Date/Time Functions – Part 3

(The DateDiff Function)

The DateDiff function returns a long integer specifying the number of time intervals between two specified dates.

Syntax:

DateDiff(interval, date1, date2[, firstdayofweek[, firstweekofyear]])

The DateDiff function syntax has these parts:

Part

Description

interval

Required. String expression that is the interval of time you use to calculate the difference between date1 and date2..

The string expression can be any of the following:

 Expression Description "yyyy" Year "q" Quarter "m" Month "y" Day of year "d" Day "w" Weekday "ww" Week "h" Hour "n" Minute "s" Second

date1, date2

Required; Date. The two dates you want to use in the calculation

firstdayofweek

Optional. A constant that specifies the first day of the week. If not specified, Sunday is assumed.

firstweekofyear

Optional. A constant that specifies the first week of the year. If not specified, the first week is assumed to be the week in which January 1 occurs.

Remarks

You can use the DateDiff function to determine how many specified time intervals exist between two dates. For example, you might use DateDiff to calculate the number of days between two dates, or the number of weeks between today and the end of the year.

To calculate the number of days between date1 and date2, you can use either Day of year ("y") or Day ("d"). When interval is Weekday ("w"), DateDiff returns the number of weeks between the two dates. If date1 falls on a Monday, DateDiff counts the number of Mondays until date2. It counts date2 but not date1. If interval is Week ("ww"), however, the DateDiff function returns the number of calendar weeks between the two dates. It counts the number of Sundays between date1 and date2. DateDiff counts date2 if it falls on a Sunday; but it doesn't count date1, even if it does fall on a Sunday.

If date1 refers to a later point in time than date2, the DateDiff function returns a negative number.

The firstdayofweek argument affects calculations that use the "w" and "ww" interval symbols.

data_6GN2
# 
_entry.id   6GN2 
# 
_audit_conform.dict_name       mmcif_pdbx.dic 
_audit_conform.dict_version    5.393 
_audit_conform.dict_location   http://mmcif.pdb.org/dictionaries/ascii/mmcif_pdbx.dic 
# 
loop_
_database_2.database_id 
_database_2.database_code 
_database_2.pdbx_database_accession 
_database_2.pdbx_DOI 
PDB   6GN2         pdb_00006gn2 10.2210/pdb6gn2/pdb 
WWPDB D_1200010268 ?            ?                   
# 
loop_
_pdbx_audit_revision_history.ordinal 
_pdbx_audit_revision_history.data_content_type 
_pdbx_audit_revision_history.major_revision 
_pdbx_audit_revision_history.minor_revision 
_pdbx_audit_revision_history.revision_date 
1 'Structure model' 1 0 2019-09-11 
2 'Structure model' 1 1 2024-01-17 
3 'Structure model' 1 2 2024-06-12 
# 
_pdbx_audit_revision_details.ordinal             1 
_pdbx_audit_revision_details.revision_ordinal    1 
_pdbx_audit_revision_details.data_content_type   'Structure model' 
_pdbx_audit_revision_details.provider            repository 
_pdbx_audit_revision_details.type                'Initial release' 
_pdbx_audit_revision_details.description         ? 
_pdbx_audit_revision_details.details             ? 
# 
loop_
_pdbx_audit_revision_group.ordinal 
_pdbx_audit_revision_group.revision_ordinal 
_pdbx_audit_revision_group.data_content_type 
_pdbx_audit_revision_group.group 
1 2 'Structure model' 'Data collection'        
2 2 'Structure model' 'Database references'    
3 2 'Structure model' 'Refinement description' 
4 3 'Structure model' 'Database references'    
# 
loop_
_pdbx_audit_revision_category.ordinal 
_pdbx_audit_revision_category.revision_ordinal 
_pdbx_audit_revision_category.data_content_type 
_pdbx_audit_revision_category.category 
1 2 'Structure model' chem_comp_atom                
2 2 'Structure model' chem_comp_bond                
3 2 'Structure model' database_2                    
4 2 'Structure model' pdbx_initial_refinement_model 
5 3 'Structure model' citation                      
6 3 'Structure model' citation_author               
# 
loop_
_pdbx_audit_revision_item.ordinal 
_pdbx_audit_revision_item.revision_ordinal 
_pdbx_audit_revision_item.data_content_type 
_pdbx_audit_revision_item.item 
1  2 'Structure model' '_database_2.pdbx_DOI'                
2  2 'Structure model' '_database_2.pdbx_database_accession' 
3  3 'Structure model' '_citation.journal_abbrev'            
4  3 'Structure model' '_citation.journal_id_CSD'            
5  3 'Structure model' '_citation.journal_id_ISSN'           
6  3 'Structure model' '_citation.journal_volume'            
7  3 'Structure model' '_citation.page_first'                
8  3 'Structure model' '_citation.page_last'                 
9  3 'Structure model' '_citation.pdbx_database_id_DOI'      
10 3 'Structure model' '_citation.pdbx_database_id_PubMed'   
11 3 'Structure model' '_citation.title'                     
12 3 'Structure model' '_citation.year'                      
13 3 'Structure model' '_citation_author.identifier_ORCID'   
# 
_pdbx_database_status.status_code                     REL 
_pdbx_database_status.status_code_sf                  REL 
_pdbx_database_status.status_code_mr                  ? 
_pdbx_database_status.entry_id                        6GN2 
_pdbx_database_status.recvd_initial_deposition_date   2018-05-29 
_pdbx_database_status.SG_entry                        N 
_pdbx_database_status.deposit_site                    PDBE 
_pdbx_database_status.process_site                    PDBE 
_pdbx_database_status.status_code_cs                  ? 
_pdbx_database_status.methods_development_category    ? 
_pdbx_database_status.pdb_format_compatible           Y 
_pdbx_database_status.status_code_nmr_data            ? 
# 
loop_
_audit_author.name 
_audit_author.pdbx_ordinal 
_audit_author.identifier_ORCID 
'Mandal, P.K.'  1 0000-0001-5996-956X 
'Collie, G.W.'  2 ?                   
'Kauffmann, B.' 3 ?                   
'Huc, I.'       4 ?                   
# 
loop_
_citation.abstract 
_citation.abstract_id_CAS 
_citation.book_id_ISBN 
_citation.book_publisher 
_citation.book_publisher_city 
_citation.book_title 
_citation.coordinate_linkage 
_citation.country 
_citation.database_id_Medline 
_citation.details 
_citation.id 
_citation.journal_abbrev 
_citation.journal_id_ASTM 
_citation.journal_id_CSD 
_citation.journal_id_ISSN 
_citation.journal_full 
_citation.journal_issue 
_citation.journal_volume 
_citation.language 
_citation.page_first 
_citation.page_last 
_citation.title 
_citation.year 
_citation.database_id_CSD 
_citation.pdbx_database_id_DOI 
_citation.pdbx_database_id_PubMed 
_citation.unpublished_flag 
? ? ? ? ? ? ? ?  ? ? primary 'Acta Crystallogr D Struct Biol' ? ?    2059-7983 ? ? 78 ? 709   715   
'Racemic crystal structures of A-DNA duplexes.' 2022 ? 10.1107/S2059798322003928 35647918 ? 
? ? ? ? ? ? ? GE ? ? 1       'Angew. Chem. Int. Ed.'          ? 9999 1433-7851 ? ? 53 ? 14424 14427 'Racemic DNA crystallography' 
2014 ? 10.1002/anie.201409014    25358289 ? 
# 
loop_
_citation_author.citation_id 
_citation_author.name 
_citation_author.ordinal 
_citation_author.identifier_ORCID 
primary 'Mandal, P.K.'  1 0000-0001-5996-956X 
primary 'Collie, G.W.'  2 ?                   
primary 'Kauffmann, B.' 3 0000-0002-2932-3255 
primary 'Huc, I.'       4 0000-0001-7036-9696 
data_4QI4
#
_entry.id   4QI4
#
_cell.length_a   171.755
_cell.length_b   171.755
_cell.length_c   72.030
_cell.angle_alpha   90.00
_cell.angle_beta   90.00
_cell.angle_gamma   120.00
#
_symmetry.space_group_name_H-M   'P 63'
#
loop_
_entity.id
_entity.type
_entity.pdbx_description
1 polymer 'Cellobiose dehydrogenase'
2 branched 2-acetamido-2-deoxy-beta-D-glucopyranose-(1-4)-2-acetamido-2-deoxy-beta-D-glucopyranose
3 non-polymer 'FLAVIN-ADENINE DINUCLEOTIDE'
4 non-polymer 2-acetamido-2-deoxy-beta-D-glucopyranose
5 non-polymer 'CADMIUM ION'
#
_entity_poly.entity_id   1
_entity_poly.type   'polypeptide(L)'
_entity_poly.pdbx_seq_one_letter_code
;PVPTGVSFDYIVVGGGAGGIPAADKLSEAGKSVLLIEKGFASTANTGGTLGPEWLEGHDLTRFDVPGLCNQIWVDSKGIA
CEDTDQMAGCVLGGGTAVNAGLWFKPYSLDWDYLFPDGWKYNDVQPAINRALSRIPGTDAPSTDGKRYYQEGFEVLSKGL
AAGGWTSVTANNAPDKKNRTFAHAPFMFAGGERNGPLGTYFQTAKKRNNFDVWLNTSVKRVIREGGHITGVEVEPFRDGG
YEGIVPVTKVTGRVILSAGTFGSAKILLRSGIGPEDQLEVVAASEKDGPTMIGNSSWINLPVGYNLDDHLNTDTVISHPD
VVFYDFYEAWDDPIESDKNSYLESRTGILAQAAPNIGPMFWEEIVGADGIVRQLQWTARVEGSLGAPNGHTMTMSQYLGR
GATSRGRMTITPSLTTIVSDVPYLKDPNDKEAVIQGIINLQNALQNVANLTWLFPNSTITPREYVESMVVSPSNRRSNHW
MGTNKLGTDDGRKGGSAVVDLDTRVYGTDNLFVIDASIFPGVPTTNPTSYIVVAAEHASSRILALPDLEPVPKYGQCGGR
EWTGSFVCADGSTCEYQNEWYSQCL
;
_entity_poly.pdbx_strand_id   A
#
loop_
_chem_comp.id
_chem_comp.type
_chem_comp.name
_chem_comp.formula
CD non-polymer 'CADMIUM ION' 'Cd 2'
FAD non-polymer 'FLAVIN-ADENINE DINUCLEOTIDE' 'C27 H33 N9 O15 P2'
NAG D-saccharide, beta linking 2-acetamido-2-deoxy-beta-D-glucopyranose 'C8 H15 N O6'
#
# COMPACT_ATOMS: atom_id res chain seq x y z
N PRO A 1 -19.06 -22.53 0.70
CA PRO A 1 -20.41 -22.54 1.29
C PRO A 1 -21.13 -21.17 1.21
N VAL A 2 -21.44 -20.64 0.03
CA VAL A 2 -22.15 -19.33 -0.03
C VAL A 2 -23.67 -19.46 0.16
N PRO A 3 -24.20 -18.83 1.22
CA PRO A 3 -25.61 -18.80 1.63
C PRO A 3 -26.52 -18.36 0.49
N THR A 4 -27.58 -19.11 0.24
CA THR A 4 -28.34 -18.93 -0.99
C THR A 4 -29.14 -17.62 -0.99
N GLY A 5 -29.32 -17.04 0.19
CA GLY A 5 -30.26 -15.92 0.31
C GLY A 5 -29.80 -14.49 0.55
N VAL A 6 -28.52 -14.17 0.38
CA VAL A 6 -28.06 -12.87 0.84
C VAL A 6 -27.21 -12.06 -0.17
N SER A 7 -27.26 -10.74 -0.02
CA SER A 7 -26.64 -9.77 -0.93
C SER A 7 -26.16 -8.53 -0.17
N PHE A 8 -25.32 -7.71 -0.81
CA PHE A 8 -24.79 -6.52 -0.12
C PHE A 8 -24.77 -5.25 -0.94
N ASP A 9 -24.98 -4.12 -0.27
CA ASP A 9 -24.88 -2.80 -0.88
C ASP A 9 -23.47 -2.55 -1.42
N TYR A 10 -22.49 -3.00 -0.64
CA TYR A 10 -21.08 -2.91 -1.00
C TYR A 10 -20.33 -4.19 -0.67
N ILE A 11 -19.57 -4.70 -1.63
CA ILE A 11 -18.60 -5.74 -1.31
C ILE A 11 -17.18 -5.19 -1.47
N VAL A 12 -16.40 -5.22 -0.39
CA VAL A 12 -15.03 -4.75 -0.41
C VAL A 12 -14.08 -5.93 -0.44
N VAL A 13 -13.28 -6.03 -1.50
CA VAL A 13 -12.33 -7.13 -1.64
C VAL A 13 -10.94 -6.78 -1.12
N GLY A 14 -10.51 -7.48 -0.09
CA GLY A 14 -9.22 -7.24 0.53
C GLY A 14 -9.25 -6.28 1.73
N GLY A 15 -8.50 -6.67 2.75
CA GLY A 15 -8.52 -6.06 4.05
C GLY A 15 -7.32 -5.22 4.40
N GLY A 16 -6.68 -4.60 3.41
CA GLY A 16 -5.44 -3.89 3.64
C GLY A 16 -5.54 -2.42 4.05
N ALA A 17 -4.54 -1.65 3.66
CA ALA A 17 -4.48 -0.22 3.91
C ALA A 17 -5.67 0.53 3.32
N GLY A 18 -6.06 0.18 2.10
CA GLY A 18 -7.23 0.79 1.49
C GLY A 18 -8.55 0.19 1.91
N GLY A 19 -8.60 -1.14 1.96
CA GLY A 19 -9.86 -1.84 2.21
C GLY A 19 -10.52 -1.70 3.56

If date1 or date2 is a date literal, the specified year becomes a permanent part of that date. However, if date1 or date2 is enclosed in double quotation marks (" "), and you omit the year, the current year is inserted in your code each time the date1 or date2 expression is evaluated. This makes it possible to write code that can be used in different years.

When comparing December 31 to January 1 of the immediately succeeding year, DateDiff for Year ("yyyy") returns 1 even though only a day has elapsed.

To demonstrate DateDiff, set up a "Try It" project, and place the following code in the cmdTryIt_Click event:

Private Sub cmdTryIt_Click()

Print "Current date/time is: "; _

Format\$(Now, "Long Date"); _

Spc(1); _

Format\$(Now, "Long Time")

Print "*** DateDiff Function Examples (1/1/2001 vs. Now) ***"

Print "Using 'yyyy':"; Tab(20); DateDiff("yyyy", #1/1/2001#, Now)

Print "Using 'q':"; Tab(20); DateDiff("q", #1/1/2001#, Now)

Print "Using 'm':"; Tab(20); DateDiff("m", #1/1/2001#, Now)

Print "Using 'y':"; Tab(20); DateDiff("y", #1/1/2001#, Now)

Print "Using 'd':"; Tab(20); DateDiff("d", #1/1/2001#, Now)

Print "Using 'w':"; Tab(20); DateDiff("w", #1/1/2001#, Now)

Print "Using 'ww':"; Tab(20); DateDiff("ww", #1/1/2001#, Now)

Print "Using 'h':"; Tab(20); DateDiff("h", #1/1/2001#, Now)

Print "Using 'n':"; Tab(20); DateDiff("n", #1/1/2001#, Now)

Print "Using 's':"; Tab(20); DateDiff("s", #1/1/2001#, Now)

End Sub

Run the project and click the "Try It" button. The output should look similar to the following:

Download the VB project code for the example above here.